The effectiveness of a letter of recommendation depends on much more than simply how many good things the referees say about the student, or how well they back up their claims. It also matters how relevant the accolades are to the concerns of the potential graduate supervisor or admissions committee. The evaluation forms provided by some graduate programs request that referees comment on specific qualities of the students. For example, they might be especially interested in the students’ writing skills, commitment to a career in a particular field, and industriousness, to mention only a few. All too often, however, the referee ignores the instructions, or only partially follows them, and instead they just write what they believe is most important to include, which may be of significantly lesser importance to the people for whom the letter is intended.

I realize that the majority of students who are thinking of applying to grad school do not have an abundance of great options when it comes to professors to ask for a letter of recommendation. But, some do have more options for suitable referees than the number of required letters. So, those students have to decide whom to ask for one (Note: Do not assume it will be okay to submit more than the requested number of letters).

The main message here is worth repeating: Someone with high regard for a student can still write an ineffective letter of recommendation, one that does little to enhance the quality of the student’s graduate-school application (or scholarship, or job application). Professors who are bad at writing letters of recommendation do not come with signs or markings to distinguish them from those who are good at it. The only reliable indicator of a professor’s proficiency with letter-writing that is potentially visible to students is the track-record of advancement, or scholarships or fellowships, enjoyed by the professor’s former students. If a professor’s former students — undergrad, grad, or postdoc — tend to be successful, this is probably at least partly because the professor writes effective letters of recommendation.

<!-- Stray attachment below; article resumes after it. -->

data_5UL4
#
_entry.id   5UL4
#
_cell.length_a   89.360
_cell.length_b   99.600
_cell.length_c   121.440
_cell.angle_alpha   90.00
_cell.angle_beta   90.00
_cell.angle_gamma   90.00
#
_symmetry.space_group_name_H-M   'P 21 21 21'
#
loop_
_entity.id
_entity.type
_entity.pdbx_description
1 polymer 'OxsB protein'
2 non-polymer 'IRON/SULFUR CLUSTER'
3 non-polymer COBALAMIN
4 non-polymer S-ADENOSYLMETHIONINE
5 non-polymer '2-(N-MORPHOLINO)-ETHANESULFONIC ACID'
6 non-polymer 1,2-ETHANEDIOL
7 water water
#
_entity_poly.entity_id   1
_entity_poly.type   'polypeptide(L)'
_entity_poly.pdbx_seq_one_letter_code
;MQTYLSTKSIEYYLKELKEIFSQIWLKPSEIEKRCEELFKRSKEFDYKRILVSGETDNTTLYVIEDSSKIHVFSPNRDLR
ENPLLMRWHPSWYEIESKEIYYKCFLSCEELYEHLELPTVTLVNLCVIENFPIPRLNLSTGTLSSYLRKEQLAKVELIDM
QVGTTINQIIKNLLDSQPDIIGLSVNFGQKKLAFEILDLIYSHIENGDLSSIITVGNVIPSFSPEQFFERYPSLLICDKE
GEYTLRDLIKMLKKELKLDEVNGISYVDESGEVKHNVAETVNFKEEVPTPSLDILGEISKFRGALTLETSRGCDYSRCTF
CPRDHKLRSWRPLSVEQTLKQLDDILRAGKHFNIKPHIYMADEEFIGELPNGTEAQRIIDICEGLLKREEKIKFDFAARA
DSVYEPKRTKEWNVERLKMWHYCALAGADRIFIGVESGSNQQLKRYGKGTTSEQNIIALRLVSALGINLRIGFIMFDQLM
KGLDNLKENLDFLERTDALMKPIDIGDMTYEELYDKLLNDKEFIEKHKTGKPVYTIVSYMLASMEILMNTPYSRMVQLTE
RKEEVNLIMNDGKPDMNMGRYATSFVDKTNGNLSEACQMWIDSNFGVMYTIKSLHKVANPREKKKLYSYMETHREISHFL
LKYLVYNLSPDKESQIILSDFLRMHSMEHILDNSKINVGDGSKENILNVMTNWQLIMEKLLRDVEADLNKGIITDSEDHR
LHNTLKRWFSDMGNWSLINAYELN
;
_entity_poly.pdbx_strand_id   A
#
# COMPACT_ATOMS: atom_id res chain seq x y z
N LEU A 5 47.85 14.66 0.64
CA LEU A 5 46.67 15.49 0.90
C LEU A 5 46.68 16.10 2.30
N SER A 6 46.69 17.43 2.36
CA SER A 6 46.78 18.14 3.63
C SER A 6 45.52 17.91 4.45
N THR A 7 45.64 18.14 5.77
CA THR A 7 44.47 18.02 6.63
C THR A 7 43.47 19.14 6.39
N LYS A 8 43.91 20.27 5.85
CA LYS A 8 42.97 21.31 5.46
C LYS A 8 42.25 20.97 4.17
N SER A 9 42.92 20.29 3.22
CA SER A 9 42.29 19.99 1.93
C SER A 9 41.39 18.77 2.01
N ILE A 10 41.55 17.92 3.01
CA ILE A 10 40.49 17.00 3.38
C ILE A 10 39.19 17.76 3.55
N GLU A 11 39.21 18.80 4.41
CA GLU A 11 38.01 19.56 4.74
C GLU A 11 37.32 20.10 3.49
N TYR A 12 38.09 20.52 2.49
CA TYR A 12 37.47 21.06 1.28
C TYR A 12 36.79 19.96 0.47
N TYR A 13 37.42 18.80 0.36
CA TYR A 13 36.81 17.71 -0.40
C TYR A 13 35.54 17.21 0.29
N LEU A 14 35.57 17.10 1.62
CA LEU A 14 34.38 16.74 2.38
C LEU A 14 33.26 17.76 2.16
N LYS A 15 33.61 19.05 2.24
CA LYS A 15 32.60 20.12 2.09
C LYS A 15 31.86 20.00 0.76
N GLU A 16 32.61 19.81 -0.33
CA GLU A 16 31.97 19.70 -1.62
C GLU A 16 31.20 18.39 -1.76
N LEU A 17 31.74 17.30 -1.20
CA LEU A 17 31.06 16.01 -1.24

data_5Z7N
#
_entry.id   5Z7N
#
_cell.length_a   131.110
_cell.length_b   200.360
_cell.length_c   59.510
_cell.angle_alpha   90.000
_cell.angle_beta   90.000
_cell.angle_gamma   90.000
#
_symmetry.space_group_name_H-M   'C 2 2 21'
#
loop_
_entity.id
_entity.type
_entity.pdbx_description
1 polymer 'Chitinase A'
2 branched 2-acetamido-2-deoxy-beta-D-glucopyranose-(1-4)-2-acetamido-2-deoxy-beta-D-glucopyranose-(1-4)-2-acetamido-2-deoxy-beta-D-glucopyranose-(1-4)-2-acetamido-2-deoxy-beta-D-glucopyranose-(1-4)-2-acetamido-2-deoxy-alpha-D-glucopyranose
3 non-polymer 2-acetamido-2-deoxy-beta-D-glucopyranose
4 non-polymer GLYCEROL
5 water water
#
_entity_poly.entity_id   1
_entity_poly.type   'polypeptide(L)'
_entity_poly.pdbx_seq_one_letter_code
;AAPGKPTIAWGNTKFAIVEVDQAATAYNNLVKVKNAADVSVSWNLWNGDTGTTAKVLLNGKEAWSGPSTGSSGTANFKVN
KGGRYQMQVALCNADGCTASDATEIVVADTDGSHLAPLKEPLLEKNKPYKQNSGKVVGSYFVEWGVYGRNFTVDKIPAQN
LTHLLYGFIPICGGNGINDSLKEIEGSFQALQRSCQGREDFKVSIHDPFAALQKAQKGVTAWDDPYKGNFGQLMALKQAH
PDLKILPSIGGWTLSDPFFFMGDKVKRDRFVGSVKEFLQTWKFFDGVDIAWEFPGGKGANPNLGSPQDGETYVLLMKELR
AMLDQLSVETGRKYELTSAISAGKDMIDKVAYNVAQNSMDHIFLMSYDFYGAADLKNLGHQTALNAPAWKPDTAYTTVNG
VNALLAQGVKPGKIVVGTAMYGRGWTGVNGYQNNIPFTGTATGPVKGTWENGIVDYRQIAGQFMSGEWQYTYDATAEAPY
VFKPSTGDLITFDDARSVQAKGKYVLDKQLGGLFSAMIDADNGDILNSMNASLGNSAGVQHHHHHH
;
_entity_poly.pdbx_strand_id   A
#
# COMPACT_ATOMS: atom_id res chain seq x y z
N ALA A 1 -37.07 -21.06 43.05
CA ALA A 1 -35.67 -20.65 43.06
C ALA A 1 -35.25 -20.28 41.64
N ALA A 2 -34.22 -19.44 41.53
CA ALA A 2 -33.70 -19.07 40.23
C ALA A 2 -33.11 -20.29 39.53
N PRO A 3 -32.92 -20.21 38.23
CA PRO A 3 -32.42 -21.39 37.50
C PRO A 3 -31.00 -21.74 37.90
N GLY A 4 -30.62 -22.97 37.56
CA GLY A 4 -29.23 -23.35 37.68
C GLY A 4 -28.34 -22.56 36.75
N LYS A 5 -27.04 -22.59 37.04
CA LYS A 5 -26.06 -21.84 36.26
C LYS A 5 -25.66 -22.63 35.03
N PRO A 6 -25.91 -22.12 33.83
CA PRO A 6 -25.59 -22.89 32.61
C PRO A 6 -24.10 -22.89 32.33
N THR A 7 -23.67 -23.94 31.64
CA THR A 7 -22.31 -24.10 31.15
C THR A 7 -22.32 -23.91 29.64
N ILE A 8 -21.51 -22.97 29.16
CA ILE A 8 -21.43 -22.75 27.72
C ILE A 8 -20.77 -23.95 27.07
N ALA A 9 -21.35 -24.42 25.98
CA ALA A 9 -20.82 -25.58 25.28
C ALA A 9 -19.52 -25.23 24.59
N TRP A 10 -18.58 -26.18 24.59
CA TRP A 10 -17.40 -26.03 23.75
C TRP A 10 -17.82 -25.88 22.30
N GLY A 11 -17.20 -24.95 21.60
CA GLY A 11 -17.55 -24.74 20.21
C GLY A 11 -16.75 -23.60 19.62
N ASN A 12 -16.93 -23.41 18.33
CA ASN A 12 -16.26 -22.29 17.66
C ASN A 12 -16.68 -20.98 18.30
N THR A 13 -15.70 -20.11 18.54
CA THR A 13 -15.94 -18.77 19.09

Improving the odds

Although it’s not possible to completely eliminate the risk of having your grad-school application torpedoed by a poor letter of recommendation, there are several things you can do to make it less likely:

1. Make it easy for the referee.

Professors are busy people, and it takes time and effort to compile truthful, relevant and positive statements about a student, along with anecdotes or other evidence to support the claims. It can take even more time to compose it so it is truly convincing. Ease the burden on your referees by furnishing them with material they can use to prepare your letter. Provide them with as much relevant information about yourself as possible. Having the foresight to provide these materials might also add to your referee’s impression of your good judgment and consideration. Keep in mind that your referees will probably be busy writing for other students around the same time as yours. The easier you make their task of writing your letter, the more likely they are to spend the time and effort needed to make it a good one.